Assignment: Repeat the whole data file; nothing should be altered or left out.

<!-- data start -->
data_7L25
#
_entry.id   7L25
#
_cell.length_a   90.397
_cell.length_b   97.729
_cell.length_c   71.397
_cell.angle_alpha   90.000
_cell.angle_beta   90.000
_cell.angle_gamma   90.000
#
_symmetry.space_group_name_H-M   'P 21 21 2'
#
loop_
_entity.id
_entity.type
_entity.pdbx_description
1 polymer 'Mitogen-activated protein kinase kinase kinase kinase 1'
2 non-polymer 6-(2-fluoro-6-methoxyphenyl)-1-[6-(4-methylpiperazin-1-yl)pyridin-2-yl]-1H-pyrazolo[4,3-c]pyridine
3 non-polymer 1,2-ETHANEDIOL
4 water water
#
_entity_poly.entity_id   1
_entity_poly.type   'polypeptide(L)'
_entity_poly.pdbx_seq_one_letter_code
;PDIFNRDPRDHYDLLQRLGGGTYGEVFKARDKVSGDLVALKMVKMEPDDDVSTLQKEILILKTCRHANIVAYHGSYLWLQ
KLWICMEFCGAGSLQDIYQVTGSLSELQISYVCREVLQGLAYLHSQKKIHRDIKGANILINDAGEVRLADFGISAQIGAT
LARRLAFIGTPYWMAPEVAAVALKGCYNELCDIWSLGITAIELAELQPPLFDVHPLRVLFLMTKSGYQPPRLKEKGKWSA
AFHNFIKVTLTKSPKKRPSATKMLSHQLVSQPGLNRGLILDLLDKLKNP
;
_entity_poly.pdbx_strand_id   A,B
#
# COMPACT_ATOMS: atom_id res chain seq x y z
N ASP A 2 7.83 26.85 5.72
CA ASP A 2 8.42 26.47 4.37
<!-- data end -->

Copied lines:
data_7L25
#
_entry.id   7L25
#
_cell.length_a   90.397
_cell.length_b   97.729
_cell.length_c   71.397
_cell.angle_alpha   90.000
_cell.angle_beta   90.000
_cell.angle_gamma   90.000
#
_symmetry.space_group_name_H-M   'P 21 21 2'
#
loop_
_entity.id
_entity.type
_entity.pdbx_description
1 polymer 'Mitogen-activated protein kinase kinase kinase kinase 1'
2 non-polymer 6-(2-fluoro-6-methoxyphenyl)-1-[6-(4-methylpiperazin-1-yl)pyridin-2-yl]-1H-pyrazolo[4,3-c]pyridine
3 non-polymer 1,2-ETHANEDIOL
4 water water
#
_entity_poly.entity_id   1
_entity_poly.type   'polypeptide(L)'
_entity_poly.pdbx_seq_one_letter_code
;PDIFNRDPRDHYDLLQRLGGGTYGEVFKARDKVSGDLVALKMVKMEPDDDVSTLQKEILILKTCRHANIVAYHGSYLWLQ
KLWICMEFCGAGSLQDIYQVTGSLSELQISYVCREVLQGLAYLHSQKKIHRDIKGANILINDAGEVRLADFGISAQIGAT
LARRLAFIGTPYWMAPEVAAVALKGCYNELCDIWSLGITAIELAELQPPLFDVHPLRVLFLMTKSGYQPPRLKEKGKWSA
AFHNFIKVTLTKSPKKRPSATKMLSHQLVSQPGLNRGLILDLLDKLKNP
;
_entity_poly.pdbx_strand_id   A,B
#
# COMPACT_ATOMS: atom_id res chain seq x y z
N ASP A 2 7.83 26.85 5.72
CA ASP A 2 8.42 26.47 4.37